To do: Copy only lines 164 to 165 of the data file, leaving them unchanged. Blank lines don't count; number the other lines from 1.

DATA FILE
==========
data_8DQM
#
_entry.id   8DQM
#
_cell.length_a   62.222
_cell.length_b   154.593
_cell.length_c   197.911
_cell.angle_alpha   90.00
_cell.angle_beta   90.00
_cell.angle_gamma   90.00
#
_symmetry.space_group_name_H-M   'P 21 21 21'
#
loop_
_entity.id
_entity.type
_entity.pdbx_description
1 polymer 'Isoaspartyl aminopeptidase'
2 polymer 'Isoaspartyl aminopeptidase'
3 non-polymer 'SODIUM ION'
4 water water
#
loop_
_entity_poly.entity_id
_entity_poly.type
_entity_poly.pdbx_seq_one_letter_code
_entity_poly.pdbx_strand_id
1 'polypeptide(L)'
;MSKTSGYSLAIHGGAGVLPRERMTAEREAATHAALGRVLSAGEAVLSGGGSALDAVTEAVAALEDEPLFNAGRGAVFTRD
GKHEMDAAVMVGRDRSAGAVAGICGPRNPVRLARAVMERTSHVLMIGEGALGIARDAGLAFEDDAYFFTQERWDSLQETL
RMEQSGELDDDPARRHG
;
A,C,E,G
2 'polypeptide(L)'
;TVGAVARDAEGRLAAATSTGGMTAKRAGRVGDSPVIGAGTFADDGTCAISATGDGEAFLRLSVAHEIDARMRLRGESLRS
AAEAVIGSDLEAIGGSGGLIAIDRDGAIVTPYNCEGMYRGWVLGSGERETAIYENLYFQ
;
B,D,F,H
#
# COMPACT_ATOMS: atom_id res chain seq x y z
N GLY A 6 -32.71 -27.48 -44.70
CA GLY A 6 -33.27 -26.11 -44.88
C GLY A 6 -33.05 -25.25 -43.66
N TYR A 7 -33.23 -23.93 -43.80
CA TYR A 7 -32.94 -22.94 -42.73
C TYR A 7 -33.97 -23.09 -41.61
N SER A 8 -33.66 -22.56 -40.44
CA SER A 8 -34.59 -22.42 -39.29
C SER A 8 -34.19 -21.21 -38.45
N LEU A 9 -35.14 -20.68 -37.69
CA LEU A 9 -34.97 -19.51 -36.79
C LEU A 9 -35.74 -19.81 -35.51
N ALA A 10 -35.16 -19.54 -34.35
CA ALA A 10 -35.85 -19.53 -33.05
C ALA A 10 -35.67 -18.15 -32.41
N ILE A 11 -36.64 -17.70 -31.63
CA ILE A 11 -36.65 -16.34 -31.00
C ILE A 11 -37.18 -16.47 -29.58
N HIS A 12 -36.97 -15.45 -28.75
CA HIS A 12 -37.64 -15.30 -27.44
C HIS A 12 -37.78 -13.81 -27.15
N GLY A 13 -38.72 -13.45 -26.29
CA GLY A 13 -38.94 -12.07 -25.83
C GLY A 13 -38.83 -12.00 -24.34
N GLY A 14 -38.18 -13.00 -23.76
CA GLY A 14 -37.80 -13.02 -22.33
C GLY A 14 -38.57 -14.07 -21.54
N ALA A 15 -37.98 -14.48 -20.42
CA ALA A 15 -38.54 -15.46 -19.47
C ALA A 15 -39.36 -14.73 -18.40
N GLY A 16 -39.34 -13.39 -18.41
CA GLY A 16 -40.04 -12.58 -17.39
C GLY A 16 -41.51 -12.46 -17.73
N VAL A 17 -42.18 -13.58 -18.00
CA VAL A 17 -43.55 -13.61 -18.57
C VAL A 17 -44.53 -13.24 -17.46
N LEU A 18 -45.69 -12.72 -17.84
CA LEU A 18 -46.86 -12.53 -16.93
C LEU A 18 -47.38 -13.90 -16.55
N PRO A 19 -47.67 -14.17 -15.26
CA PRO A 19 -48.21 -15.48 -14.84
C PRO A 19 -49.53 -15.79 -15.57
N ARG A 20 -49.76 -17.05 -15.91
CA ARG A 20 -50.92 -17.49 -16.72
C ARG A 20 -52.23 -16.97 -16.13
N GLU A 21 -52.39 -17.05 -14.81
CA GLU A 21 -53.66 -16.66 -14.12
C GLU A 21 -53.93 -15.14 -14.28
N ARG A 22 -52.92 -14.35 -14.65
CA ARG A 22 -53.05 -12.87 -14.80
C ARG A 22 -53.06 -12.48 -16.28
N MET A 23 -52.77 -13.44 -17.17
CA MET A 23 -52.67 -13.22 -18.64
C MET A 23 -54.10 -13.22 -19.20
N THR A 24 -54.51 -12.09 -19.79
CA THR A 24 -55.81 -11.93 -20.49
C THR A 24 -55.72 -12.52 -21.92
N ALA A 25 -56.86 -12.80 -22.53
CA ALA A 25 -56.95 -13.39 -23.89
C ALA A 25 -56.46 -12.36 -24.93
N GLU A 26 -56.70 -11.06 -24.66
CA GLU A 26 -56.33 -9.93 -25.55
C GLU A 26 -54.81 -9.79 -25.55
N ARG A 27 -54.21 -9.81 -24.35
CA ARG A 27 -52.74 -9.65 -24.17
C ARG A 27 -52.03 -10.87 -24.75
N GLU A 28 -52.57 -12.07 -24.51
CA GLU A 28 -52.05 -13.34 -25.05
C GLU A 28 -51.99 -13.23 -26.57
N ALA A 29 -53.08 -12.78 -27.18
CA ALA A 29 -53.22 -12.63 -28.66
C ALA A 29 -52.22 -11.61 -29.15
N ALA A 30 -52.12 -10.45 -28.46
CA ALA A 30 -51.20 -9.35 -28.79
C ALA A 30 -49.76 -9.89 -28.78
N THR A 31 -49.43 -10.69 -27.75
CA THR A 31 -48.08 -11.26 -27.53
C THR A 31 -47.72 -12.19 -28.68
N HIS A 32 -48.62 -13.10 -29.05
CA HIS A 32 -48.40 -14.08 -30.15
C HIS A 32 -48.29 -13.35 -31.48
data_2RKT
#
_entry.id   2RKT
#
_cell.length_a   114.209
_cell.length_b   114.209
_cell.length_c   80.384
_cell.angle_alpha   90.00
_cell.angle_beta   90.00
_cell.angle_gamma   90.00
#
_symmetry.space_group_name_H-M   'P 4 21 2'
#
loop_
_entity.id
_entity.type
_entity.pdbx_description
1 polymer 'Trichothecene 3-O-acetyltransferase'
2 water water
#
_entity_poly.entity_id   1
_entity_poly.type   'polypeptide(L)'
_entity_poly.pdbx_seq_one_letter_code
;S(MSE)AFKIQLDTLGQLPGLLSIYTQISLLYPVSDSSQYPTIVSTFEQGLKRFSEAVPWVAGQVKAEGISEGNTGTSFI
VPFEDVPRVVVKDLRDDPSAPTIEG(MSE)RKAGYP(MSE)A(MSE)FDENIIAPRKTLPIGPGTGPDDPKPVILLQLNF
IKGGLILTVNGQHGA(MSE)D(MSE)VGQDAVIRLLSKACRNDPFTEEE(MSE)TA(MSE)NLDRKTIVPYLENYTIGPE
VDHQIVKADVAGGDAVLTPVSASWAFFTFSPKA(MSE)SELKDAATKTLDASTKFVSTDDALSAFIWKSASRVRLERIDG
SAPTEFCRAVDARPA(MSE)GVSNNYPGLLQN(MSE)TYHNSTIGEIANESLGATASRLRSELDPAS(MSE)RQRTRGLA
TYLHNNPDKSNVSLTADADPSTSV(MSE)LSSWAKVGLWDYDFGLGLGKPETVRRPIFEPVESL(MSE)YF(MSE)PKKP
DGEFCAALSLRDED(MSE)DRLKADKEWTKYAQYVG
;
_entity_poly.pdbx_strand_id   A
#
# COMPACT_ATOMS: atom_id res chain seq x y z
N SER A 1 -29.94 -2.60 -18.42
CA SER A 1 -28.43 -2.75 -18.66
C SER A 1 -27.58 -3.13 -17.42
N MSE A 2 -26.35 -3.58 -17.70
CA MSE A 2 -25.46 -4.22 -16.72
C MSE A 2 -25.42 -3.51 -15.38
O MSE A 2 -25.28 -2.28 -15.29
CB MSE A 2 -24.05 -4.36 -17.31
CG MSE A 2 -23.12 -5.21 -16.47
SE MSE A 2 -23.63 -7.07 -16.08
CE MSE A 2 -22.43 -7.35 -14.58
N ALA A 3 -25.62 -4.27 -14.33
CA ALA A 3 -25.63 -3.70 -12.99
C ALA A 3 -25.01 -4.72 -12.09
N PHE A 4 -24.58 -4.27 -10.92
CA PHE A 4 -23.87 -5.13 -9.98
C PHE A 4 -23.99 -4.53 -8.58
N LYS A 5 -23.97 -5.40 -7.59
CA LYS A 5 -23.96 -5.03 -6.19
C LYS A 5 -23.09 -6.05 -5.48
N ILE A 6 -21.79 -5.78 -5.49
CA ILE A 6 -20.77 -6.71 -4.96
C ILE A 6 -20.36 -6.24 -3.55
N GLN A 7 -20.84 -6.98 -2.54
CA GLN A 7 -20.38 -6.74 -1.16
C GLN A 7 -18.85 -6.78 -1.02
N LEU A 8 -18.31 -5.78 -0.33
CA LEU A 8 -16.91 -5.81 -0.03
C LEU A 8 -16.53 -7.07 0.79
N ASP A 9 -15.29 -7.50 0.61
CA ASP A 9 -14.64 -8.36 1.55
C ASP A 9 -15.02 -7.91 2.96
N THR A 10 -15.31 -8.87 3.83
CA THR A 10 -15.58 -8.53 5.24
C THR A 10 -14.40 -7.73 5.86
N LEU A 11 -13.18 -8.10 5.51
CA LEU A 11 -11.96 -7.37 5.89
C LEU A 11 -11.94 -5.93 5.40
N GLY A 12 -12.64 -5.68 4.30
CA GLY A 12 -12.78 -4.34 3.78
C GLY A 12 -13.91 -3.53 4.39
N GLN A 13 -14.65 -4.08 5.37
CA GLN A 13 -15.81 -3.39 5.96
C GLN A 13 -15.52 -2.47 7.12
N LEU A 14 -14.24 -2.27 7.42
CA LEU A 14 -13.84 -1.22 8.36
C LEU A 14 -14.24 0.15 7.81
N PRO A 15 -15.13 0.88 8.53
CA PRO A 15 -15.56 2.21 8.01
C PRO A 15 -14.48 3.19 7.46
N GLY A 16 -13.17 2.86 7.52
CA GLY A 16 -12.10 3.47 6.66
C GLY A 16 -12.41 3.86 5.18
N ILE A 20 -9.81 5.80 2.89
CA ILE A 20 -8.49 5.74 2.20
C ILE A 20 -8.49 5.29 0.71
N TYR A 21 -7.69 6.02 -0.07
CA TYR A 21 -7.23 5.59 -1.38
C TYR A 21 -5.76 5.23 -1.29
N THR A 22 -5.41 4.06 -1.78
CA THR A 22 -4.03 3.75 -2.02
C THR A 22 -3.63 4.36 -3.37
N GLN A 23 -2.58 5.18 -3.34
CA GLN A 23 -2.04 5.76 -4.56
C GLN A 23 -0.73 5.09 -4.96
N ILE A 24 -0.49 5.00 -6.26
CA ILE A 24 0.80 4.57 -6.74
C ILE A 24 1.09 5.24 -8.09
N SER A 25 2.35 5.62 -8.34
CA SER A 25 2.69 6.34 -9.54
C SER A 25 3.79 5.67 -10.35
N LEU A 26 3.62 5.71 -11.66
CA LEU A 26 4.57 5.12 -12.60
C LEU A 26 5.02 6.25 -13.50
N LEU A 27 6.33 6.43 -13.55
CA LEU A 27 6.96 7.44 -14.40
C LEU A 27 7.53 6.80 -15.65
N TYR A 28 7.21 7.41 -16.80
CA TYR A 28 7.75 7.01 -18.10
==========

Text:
CG MSE A 2 -23.12 -5.21 -16.47
SE MSE A 2 -23.63 -7.07 -16.08